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Bilingual Policies Have Failed, Need Revisions, Bennett Says

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Asserting that federal bilingual-education efforts have failed to benefit non-English-speaking children, Secretary of Education William J. Bennett last week announced that he would propose regulatory and legislative changes to give school districts more flexibility in teaching such students.

"After 17 years of federal involvement, and after $1.7 billion in federal funding, we have no evidence that the children whom we sought to help—that the children who deserve our help—have benefited," Mr. Bennett said in a speech prepared for delivery in New York City to the Association for

a Better New York, a group of civic leaders. His office released the text of his remarks.

Mr. Bennett, in his first policy statement on the issue, said Congressionally mandated restrictions on teaching methods have hampered effective bilingual instruction.

At a press conference here following the speech, Undersecretary Gary L. Bauer said the Reagan Administration may recommend more bilingual-education money if the Congress agrees to give districts flexibility in its use. "Flexibility and more resources could go hand in hand," he said.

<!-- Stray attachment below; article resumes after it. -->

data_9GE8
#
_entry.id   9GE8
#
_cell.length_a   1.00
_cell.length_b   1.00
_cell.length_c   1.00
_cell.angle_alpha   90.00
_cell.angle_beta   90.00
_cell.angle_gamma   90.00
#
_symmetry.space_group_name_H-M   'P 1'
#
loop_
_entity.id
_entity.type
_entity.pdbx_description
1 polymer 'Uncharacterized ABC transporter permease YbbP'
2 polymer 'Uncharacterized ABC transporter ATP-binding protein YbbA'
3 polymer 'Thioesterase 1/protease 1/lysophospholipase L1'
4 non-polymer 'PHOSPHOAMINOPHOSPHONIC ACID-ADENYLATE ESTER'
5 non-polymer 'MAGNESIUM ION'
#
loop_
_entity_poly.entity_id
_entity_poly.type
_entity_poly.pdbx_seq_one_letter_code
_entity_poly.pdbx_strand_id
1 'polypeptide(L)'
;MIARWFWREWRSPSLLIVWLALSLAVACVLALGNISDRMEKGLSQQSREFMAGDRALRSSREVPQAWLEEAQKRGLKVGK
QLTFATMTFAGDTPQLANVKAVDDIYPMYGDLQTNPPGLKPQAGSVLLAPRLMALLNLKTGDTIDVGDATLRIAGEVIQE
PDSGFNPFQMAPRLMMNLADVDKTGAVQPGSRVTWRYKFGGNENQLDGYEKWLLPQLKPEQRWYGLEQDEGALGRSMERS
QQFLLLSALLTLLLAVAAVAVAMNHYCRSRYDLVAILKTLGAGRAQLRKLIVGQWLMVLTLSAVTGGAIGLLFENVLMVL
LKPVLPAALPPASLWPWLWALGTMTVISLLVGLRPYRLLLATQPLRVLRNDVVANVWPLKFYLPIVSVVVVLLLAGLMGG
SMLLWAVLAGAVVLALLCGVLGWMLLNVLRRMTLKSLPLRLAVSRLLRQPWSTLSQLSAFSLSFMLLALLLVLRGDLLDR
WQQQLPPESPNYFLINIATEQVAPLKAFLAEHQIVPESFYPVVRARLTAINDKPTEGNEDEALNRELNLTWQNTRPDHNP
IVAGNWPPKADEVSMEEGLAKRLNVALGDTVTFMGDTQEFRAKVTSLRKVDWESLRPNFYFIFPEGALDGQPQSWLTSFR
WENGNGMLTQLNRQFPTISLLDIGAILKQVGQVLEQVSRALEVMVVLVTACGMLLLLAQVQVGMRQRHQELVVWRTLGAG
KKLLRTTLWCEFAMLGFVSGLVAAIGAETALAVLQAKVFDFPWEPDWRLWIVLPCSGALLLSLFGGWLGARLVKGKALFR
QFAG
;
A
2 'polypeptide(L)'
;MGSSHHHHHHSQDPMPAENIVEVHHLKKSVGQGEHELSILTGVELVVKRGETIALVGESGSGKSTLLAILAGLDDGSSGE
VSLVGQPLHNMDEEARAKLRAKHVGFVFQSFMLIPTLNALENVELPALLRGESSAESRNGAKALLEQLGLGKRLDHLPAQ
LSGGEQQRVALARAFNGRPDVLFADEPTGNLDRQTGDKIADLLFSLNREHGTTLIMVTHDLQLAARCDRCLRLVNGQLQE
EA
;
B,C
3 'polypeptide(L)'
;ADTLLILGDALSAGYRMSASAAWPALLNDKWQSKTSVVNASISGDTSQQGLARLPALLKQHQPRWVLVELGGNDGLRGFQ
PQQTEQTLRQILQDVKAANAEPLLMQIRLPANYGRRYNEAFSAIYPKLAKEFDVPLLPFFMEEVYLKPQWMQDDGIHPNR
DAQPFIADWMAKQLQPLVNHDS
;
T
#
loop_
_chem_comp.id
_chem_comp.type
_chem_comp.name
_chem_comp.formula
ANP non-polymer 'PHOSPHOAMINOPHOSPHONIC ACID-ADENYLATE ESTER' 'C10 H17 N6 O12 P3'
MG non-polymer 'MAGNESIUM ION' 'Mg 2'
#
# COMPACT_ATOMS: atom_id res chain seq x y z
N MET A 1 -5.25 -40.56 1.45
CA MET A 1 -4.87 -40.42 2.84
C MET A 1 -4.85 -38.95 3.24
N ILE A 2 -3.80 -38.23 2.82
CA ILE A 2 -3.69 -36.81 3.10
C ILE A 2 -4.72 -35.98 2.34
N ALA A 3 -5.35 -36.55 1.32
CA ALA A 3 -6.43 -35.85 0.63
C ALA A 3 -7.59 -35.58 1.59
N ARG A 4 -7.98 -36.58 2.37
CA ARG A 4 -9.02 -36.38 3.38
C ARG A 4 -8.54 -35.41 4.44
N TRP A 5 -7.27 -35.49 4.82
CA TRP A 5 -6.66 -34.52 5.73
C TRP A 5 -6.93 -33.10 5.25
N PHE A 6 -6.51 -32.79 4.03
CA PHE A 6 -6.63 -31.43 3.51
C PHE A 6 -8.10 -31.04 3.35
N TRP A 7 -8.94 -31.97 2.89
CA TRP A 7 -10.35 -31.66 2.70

The program's budget this year is about $173 million, and it will probably remain at this level in fiscal 1986.

The Congress last year for the first time authorized the use of federal funds for teaching methods other than transitional bilingual education—in which a student learns basic skills in his native language while studying the English language.

But lawmakers rejected an Administration proposal to eliminate the mandate for the transitional bilingual method and instead earmarked 4 percent of bilingual-education money for alternative instructional methods—such as "structured immersion" and English-as-a-second-language programs, which are designed to teach English faster than the transitional method.

Spokesmen for bilingual-education organizations criticized Mr. Bennett's speech, saying increased flexibility could hurt the program. James J. Lyons, legislative counsel for the National Association for Bilingual Education, called Mr. Bauer's suggested trade-off a "false alternative." He added that "the issue is resources, not flexibility."

Representative John McCain, Republican of Arizona and co-author of last year's compromise, said he doubted that the Congress would be receptive to Mr. Bennett's proposals. "At the moment, I just don't see the mood of Congress to reopen" the issue, Representative McCain said.

The chairman of the House Education and Labor Committee, Representative Augustus F. Hawkins, Democrat of California, expressed concern that regulatory changes may thwart Congressional intent. "I would expect the Secretary to respect the law, or we will be forced to pursue every available legal avenue," he said.

Mr. Bennett may be invited before the committee to discuss his proposals, said a committee press aide, Jay Butler.

Transitional bilingual education, Mr. Bennett suggested, has fostered students' "cultural pride" at the expense of learning English.